Once the dancer learns the skill of audience dialogue through
energy transfer, her dance
enters a new dance league and she will not be a dull performer. Strange,
perhaps, commanding and expressive, we hope, but never dull!
Awareness of pulse points is a major way of projecting energy. The backs of
your hands carry very little energy, though you may use them toward an audience
indicating a lack of energy, such as in "Woe is me", and "Aye,
Carumba, what have I done?" or "Ahm hot, ahm taard, and ah think ahm
jest gonna wilt!" When you expose your pulse, the area of your life's blood
flow, toward your audience, the perception is that you are open, alive, and sharing
the moment--and that moment is music! However, turning with the pulse forward
and the hand in slapping position, indicates a sloppy kind of recklessness that
gives a bad impression.
Here is a suggested dance
- Turn or spin with your arms extended outward, pulse forward and
hand open, thumbs up. Fine!
Now you have just slapped your audience repeatedly across their collective
- If you want them to adore you, spin again, this time pointing
your pulse at the floor, and pretend that your hands are eagle wings
soaring through the air. Bank your turn like the eagle banks his. You
will turn easier and look more finished!
Here is another dance experiment:
& Reinforcement (The Echo Technique)
- Dance toward your audience showing all of your rings for their
- Now repeat, flexing at the wrists so that your rings are looking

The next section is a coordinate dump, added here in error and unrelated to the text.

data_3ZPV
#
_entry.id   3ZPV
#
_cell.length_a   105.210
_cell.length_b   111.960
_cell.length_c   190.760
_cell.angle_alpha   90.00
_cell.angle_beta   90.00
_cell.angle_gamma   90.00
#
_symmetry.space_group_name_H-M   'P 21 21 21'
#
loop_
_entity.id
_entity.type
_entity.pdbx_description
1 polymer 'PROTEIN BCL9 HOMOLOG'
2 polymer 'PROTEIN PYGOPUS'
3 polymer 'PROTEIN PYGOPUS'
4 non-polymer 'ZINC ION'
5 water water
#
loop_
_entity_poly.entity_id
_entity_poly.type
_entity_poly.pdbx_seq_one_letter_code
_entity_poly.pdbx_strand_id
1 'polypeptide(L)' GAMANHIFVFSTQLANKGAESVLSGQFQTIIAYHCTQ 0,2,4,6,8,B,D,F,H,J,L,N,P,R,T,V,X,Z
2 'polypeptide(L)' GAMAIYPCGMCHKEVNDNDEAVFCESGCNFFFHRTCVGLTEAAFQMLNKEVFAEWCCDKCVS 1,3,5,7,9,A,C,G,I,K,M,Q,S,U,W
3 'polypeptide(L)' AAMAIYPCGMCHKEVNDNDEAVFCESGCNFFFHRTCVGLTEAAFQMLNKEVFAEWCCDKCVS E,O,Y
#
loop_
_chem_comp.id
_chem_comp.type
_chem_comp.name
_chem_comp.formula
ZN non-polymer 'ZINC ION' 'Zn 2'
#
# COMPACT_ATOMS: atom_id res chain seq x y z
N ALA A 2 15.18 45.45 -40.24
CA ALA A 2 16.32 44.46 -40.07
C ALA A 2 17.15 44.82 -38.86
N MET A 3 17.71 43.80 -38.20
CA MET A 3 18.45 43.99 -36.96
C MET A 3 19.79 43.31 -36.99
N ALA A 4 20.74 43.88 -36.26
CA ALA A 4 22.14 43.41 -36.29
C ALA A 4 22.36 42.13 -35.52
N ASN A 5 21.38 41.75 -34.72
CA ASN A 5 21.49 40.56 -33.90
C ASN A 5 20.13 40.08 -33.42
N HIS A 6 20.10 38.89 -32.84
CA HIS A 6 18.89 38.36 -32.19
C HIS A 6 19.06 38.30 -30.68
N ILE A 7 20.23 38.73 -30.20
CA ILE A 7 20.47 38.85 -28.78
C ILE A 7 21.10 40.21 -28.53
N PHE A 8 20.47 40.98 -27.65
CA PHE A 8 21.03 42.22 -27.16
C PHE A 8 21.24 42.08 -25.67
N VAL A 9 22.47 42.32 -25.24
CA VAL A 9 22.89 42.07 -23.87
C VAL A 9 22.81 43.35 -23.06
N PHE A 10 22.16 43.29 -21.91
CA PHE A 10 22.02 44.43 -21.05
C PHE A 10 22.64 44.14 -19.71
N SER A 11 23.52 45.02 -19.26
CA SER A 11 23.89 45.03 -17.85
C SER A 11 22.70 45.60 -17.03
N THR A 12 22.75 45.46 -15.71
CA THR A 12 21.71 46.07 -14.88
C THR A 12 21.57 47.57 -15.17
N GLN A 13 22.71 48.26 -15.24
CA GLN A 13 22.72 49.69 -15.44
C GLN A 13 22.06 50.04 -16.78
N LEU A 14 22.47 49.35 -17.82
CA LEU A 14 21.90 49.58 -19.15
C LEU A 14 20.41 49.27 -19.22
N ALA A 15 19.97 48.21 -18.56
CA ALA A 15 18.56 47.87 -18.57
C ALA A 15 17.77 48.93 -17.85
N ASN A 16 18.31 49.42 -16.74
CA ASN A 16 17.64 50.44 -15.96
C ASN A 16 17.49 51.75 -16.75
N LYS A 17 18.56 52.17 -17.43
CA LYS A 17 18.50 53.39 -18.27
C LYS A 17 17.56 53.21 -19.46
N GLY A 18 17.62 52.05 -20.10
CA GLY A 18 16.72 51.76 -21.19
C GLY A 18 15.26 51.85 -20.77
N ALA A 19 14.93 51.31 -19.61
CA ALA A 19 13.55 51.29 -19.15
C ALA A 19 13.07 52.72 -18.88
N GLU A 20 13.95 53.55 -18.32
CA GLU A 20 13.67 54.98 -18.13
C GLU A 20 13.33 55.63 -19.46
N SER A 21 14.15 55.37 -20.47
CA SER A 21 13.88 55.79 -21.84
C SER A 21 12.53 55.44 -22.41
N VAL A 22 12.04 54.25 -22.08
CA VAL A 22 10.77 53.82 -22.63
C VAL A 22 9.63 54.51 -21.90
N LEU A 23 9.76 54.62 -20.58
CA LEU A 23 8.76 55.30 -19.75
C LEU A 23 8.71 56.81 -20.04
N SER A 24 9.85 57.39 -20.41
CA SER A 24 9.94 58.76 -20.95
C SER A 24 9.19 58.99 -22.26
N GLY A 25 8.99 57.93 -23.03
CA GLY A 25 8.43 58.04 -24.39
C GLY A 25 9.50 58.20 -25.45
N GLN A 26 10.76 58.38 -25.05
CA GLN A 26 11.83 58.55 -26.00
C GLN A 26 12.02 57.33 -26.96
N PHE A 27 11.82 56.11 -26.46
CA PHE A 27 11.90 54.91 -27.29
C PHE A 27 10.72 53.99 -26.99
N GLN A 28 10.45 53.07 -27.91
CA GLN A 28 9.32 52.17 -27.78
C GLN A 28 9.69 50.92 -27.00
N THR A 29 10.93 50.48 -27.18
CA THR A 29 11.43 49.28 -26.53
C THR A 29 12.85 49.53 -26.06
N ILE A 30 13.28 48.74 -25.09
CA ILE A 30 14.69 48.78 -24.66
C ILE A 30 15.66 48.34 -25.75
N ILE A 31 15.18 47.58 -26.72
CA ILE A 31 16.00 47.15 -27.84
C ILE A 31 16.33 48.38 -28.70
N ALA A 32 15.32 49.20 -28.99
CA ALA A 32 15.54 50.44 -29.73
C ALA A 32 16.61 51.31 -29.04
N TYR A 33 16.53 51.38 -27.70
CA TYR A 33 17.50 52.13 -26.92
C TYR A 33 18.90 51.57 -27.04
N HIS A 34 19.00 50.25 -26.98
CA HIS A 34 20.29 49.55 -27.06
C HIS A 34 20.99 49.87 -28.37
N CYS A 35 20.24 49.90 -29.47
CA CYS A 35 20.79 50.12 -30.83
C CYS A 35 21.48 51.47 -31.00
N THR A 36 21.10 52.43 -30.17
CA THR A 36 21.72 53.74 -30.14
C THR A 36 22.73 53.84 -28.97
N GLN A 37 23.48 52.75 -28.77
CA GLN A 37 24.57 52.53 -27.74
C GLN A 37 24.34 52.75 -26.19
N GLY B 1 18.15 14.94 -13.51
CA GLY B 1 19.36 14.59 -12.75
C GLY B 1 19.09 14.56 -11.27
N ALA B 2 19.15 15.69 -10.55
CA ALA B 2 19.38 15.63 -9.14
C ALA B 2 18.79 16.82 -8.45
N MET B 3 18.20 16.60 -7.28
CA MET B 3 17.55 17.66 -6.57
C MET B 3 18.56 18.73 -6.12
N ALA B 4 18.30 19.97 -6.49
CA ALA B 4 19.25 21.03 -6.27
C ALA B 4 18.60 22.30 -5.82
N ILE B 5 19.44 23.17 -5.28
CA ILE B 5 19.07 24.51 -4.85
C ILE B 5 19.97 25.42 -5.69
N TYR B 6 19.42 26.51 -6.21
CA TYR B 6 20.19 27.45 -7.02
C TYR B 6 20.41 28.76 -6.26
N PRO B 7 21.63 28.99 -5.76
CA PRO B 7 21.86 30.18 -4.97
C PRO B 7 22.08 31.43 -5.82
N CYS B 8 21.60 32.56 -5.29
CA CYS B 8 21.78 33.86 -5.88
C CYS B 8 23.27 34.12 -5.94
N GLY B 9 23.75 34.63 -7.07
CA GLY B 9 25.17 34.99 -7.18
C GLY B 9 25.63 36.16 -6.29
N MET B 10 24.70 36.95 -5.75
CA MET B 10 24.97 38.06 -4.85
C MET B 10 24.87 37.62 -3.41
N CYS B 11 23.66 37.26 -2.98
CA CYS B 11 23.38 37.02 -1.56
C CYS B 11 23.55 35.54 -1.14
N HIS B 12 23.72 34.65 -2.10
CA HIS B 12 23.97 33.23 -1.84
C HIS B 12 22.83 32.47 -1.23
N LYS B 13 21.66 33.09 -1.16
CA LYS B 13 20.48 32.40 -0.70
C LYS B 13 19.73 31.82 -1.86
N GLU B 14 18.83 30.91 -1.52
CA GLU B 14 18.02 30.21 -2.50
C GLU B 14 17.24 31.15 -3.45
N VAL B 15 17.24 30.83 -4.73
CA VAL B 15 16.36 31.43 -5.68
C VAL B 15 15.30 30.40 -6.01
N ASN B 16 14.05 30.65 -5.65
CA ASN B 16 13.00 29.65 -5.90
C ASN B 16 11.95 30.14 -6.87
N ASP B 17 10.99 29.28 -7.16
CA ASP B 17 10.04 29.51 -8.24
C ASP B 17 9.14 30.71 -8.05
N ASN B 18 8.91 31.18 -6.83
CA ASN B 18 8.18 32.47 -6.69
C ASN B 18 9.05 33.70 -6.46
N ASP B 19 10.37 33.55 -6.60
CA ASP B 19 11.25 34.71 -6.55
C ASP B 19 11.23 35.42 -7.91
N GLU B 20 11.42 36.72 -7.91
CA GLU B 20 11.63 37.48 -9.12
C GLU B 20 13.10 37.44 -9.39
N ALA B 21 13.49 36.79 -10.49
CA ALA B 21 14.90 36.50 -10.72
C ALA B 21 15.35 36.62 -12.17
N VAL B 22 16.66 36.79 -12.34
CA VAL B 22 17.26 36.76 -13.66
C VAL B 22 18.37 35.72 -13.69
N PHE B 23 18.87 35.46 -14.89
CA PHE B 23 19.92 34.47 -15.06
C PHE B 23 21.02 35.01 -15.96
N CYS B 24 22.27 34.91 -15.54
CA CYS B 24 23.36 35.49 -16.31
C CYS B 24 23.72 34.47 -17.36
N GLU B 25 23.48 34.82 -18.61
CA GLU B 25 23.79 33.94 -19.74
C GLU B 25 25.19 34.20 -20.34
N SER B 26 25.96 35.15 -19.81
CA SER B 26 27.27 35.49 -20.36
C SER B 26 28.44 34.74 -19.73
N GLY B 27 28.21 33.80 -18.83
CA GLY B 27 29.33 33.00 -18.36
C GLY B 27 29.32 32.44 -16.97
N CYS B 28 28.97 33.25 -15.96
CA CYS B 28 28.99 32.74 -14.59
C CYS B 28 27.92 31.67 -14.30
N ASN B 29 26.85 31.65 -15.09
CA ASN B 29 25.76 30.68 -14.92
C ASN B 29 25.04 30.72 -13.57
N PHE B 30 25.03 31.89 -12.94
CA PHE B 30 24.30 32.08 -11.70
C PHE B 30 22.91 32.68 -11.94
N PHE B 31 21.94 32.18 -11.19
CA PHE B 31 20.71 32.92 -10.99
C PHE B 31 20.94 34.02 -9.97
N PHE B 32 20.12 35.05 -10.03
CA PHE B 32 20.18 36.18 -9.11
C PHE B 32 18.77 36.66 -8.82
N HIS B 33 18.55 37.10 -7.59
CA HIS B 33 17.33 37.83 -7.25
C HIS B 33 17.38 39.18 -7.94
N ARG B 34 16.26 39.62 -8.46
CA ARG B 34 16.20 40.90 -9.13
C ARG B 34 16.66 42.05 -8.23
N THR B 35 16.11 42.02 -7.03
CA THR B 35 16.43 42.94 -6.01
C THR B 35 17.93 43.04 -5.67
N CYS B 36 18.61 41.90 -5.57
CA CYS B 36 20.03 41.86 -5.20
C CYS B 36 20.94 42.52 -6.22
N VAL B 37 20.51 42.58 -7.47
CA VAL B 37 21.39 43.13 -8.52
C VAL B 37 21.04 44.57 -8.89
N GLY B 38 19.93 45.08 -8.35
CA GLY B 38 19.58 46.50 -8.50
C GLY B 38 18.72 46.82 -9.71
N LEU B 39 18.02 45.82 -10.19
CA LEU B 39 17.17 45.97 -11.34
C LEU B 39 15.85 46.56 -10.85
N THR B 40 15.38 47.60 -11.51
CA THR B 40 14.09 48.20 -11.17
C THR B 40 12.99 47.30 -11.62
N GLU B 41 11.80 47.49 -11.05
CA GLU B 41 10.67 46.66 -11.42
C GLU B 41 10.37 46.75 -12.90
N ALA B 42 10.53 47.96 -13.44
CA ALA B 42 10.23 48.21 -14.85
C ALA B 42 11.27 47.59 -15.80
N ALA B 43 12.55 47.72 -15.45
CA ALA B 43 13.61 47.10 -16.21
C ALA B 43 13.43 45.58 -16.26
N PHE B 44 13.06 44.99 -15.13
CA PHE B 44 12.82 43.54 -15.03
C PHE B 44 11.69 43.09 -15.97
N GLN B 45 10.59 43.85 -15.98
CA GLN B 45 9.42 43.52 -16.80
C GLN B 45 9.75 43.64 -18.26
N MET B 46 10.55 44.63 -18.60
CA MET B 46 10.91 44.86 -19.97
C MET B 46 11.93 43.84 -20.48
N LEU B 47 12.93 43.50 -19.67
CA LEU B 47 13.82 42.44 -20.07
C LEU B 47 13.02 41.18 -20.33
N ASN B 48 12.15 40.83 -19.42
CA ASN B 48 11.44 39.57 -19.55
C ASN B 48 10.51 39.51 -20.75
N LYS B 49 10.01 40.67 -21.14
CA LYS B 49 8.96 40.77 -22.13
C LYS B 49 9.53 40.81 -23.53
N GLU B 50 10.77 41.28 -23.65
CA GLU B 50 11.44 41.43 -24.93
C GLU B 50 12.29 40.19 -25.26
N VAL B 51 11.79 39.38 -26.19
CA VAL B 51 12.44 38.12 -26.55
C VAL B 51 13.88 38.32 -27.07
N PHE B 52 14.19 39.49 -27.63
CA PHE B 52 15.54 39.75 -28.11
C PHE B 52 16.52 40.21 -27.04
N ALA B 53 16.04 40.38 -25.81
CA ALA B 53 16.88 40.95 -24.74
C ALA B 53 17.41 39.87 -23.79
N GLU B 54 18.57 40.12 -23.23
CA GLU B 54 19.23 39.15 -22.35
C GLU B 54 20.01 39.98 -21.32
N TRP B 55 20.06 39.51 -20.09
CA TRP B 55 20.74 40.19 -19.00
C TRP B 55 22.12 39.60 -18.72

back at you and your pulse point is exposed to your audience. Feels
different, No? It carries with it an entirely different body language
One of the simplest of all the hand uses in dance is to echo the movements
you are making with your body by repeating the same quality of movement with
your hands in the same vicinity as the moving part. For example, if you are
making a basic one-hip movement, try echoing it with a similar hand gesture. A
large circular movement of the hips can be accompanied by your hands, repeating
the motion along with, but in front of, the hip area.
Each time you echo a torso movement with a similar hand movement, you
have strengthened and enhanced the movement. You have described it to
your audience, "Can you see this large circular movement that I am
making with my hips?" Where the hands go, so go the eyes.
Here are some movements to
Balance and Line
Make "hip figure-eights" and repeat them with your
strong hand like the motions of a paintbrush. Next, do a small one hip grind
and accent it with percussive drops. At the same moment that you drop your
hip each time, make little pecking motions with your hand to reinforce the
movement and make it send a stronger impact, increasing its rhythmic quality. Try
all of your typical dance movements in this fashion, and observe what hand
motion you can use to accompany them in kind as if you were an orchestra